4.
I think I promised myself some sort of transformation. A metamorphosis of some kind. Growing into a person that I needed, perhaps. A bird learning to be better at flight.

5.
A wet sparrow, perhaps, as I stand out on the street yesterday, big, fat drops of water on my hair, my face, my shoulders, my back. What is a fool if not someone who forgets umbrellas, knowing full well it’s the season for rain. What is a fool, who laughs and shivers and runs for cover and laughs again, shoes squeaking after having stepped into a puddle.

6.
It’s November now. It’s not too late to be here again, is it?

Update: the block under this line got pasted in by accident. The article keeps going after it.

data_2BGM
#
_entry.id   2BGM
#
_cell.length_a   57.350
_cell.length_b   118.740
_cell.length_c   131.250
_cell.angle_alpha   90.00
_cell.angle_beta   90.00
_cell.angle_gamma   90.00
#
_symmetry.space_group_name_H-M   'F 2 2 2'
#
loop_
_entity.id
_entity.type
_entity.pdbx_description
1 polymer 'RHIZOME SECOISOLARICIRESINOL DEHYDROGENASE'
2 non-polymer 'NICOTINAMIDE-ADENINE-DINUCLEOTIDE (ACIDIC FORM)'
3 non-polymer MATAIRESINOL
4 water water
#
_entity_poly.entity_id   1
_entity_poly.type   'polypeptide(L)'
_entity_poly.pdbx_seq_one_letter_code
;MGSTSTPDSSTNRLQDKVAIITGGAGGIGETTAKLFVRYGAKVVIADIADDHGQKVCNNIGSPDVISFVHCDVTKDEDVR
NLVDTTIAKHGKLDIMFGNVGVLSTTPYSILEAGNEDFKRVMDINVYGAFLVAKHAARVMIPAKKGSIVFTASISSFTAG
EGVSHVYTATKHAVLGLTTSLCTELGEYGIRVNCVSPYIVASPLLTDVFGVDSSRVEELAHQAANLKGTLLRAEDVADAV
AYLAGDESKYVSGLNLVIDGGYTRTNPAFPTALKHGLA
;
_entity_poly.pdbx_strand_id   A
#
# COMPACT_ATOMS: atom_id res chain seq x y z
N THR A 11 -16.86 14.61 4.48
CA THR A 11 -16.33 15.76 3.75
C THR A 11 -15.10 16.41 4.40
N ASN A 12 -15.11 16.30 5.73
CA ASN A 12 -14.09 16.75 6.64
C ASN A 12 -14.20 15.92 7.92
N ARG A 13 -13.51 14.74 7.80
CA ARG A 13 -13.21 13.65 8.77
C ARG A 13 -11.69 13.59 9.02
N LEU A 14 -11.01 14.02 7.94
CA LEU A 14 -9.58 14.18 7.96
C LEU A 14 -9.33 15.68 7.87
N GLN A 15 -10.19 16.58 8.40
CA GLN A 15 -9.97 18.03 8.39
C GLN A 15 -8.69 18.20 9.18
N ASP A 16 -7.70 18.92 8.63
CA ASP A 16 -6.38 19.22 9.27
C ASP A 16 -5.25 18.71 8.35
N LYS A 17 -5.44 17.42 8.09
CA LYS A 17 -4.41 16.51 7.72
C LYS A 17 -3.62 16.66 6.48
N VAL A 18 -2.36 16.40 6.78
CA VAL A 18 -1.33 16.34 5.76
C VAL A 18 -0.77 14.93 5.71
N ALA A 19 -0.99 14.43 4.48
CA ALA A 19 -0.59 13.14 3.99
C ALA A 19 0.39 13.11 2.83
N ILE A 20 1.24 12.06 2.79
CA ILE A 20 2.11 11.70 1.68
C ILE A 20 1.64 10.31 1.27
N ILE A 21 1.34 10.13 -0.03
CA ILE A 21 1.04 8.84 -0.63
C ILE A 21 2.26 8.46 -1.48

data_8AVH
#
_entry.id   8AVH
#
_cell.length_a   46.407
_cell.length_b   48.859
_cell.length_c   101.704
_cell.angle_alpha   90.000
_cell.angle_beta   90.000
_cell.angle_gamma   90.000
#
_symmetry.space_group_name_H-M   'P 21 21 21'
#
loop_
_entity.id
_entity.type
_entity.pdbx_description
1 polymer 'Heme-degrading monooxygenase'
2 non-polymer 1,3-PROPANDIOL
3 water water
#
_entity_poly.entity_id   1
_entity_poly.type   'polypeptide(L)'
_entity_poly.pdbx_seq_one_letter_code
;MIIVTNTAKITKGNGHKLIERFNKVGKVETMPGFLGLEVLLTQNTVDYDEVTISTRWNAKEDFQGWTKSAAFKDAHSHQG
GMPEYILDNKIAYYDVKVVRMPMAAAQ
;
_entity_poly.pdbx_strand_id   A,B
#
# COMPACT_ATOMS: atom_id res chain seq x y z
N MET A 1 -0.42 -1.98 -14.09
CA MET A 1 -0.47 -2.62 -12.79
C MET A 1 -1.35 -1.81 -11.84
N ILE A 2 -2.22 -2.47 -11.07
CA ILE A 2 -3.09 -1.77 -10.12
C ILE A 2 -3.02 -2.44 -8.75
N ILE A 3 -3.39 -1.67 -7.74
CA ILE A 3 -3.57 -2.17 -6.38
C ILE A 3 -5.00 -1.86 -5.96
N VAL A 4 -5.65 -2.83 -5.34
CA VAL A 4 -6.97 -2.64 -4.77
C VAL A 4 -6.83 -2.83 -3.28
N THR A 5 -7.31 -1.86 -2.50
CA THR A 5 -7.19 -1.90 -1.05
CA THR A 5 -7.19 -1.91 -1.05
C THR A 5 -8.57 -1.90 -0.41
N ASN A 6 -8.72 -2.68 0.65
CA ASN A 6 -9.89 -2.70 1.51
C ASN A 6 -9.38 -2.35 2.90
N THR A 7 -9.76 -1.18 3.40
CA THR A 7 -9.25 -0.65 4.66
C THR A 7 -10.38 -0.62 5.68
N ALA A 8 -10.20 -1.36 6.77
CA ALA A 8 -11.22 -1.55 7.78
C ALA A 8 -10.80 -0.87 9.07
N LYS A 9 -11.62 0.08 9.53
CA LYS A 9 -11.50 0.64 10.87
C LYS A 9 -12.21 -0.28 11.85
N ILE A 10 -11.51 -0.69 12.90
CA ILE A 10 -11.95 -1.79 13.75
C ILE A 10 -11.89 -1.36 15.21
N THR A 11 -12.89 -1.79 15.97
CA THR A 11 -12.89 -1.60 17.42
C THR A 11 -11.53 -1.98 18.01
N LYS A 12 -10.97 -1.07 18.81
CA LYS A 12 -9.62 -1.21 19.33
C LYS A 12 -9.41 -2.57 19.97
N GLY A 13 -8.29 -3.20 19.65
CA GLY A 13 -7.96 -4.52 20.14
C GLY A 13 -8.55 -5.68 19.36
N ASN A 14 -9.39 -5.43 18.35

The Meaning of Birds
Charles Smith

Of the genesis of birds we know nothing,
save the legend they are descended
from reptiles: flying, snap-jawed lizards
that have somehow taken to air. Better the story
that they were crab-apple blossoms
or such, blown along by the wind; time after time
finding themselves tossed from perhaps a seaside tree,
floated or lifted over the thin blue lazarine waves
until something in the snatch of color
began to flutter and rise. But what does it matter
anyway how they got up high
in the trees or over the rusty shoulders
of some mountain? There they are,
little figments,
animated—soaring. And if occasionally a tern washes up
greased and stiff, and sometimes a cardinal
or a mockingbird slams against the windshield
and your soul goes oh God and shivers
at the quick and unexpected end
to beauty, it is not news that we live in a world